PRINTING SOLUTIONS

3053 Crawfordville Hwy.
(across from the courthouse)


926-1005

1-800-984-2707 (FL Toll-Free)

Member of:
Apalachicola Bay Chamber of Commerce
Wakulla County Chamber of Commerce


We are grateful to have your letter and have reprinted it nearly in its
entirety because it represents an informed view about the problems
confronting the Homeowner Association on St. George Island. I wanted
to respond to your comments to some degree but I realize that both of
our commentaries will not cover all of the salient issues.
First, I must take issue with your conclusion regarding the "central
issue" of the controversies. Filing a lawsuit to seek a declamatory
judgment in the Ben Johnson "agreement" is not, in my opinion, a
necessary action to be undertaken at this time by the Board, as sue-
happy as they may become. For one thing, past surveys, given their
limitations, have indicated that the membership would rather negoti-
ate with Dr. Johnson and others instead of starting more litigation.
The various member-inspired statements at the recent Board meet-
ings have clearly indicated that many members are tired of the in-
fighting and lawsuit talk, and in favor of negotiation. In fact, Dr.
Johnson has publicly stated more than once that he would mutually
rescind the "agreement" altogether, although it is not clear why the
Board will not take him up on the offer. That would likely eliminate
the need for a declaratory judgment and allow the Association to put
those lawyer-destined dollars into road repair and more productive
endeavors. The recent report of the rising costs of litigation by the
Concerned Property Owners organization amply demonstrates how
the cost of litigation is escalating to at least $81,000 with a muted
claim that this falls far short of the $500,000: I find the figure $81,000
offensive, period. Especially in light of what little action the group got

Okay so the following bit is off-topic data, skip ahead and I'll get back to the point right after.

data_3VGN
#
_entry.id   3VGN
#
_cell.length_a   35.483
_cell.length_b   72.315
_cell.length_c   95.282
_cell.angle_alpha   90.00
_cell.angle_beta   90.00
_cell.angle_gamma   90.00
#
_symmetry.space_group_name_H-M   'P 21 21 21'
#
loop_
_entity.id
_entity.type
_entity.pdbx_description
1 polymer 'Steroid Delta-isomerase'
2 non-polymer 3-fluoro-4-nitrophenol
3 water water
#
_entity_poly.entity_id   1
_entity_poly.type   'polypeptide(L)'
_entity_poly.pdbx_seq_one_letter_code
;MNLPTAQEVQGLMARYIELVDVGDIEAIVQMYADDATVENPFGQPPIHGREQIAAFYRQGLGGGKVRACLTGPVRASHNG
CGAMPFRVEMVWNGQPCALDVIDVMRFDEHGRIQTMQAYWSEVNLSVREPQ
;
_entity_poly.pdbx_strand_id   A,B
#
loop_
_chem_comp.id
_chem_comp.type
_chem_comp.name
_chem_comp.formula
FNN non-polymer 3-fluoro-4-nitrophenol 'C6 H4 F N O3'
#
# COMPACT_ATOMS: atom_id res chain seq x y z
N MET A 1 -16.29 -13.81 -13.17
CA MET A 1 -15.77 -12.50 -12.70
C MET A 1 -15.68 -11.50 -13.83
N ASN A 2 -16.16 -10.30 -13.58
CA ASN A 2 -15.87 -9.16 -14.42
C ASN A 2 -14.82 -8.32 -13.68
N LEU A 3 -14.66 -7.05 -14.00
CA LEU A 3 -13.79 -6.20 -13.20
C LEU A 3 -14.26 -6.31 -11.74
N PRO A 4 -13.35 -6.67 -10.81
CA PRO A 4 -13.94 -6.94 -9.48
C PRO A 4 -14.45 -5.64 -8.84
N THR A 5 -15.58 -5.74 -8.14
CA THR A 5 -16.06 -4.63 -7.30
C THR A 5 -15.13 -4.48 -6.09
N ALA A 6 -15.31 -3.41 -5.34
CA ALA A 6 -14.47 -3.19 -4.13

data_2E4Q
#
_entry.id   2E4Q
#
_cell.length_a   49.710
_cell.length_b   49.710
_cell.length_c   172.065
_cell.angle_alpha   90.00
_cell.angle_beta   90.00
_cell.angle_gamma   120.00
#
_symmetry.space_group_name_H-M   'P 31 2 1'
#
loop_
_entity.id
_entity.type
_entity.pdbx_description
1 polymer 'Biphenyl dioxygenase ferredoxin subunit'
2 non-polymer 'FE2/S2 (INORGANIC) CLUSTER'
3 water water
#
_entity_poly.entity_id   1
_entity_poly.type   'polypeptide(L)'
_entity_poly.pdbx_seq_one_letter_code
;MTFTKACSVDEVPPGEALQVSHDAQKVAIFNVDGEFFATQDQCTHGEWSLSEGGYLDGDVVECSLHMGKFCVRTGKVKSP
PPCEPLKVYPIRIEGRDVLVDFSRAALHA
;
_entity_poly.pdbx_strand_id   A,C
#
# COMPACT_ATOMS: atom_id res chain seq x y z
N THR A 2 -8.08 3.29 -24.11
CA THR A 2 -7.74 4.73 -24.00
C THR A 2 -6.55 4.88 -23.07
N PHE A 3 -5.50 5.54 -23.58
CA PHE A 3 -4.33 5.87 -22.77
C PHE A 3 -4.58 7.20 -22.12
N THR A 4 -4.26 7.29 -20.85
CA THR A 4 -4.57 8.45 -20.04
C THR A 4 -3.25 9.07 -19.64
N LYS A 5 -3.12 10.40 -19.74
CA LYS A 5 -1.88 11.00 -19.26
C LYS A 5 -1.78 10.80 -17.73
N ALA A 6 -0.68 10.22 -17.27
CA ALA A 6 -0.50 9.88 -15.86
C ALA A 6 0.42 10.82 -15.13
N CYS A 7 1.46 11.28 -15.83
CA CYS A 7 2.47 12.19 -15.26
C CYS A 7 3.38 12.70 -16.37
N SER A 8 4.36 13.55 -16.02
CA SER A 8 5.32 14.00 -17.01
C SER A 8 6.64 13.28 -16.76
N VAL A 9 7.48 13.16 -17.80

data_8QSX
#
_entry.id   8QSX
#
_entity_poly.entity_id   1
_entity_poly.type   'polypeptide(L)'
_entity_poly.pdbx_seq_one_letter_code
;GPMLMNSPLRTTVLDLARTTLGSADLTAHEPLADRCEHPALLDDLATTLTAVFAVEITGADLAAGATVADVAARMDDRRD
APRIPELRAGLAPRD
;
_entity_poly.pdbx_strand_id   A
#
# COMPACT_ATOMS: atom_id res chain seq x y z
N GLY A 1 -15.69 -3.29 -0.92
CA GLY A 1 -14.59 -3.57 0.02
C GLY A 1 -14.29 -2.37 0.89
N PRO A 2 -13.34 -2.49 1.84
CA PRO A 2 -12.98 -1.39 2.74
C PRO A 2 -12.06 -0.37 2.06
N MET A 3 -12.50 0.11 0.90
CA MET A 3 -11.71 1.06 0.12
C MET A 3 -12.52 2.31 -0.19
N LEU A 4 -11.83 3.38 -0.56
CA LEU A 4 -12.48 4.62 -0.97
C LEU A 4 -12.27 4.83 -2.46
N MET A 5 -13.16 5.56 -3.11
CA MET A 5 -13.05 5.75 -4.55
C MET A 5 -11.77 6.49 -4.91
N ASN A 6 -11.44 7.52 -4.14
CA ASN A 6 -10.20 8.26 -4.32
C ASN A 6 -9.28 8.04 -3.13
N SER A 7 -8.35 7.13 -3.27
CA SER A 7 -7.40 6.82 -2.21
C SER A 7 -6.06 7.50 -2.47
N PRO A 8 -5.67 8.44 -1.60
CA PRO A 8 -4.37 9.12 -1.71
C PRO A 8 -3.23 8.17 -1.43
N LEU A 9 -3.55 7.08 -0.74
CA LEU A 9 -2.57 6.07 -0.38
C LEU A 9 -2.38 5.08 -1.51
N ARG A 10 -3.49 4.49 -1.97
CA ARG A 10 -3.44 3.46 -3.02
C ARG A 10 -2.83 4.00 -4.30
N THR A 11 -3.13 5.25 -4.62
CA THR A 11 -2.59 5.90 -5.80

for their legal money. What I do find disturbing is the intransigence of
some members of the Board who approach the "negotiation process"
with a "take it or leave it" posture.
Your memory of the same $200,000 of legal funds "invested in the so-
called Andrew Jackson agreement seems a tad "short." The impor-
tant question of who owns and/or controls Leisure Lane would seem
to be more important, especially in light of Dr. Johnson's proposal to
mutually rescind the earlier agreements and start over.
The "take it or leave it" negotiating by our Board was indeed surpris-
ing and provided much "light" in this process. As a voting member, I
did not vote for such negotiating positions-which are bound to re-
sult in stalemate. I suspect the behaviour of the Board in these mat-
ters is like a moving target-changing minds from one meeting to the
next. The excerpted commentary conveyed this information clearly
enough, despite some messed up problems we had in typesetting,
and dropped phrases because of our own internal publication prob-
lems on that last issue.
There is a tendency to validate various positions because of a single
election. You and I do not know why these matters turned out as they
did in the election, and. I agree, we have a generally competent Board
taken as a whole on some issues. I am not so sure of the same con-
clusion if that matter were reduced to individual members. The deci-
sion concerning Wayne Gleasman was, in my opinion, a very unwise
decision. The action seems to indicate that this Board is not using its
collective judgment very well, except of course in the case of Christon
Gallio, who did not agree that Mr. Gleasman should have been termi-
nated.
The Board members, when asked about their decision, gave perfunc-
tory and generalized answers clearly indicating they were acting out-
side of any accountability for their actions. When the leadership holds
itself beyond accountability to the members, trust and confidence in
their leadership will fall. This is an old axiom in management and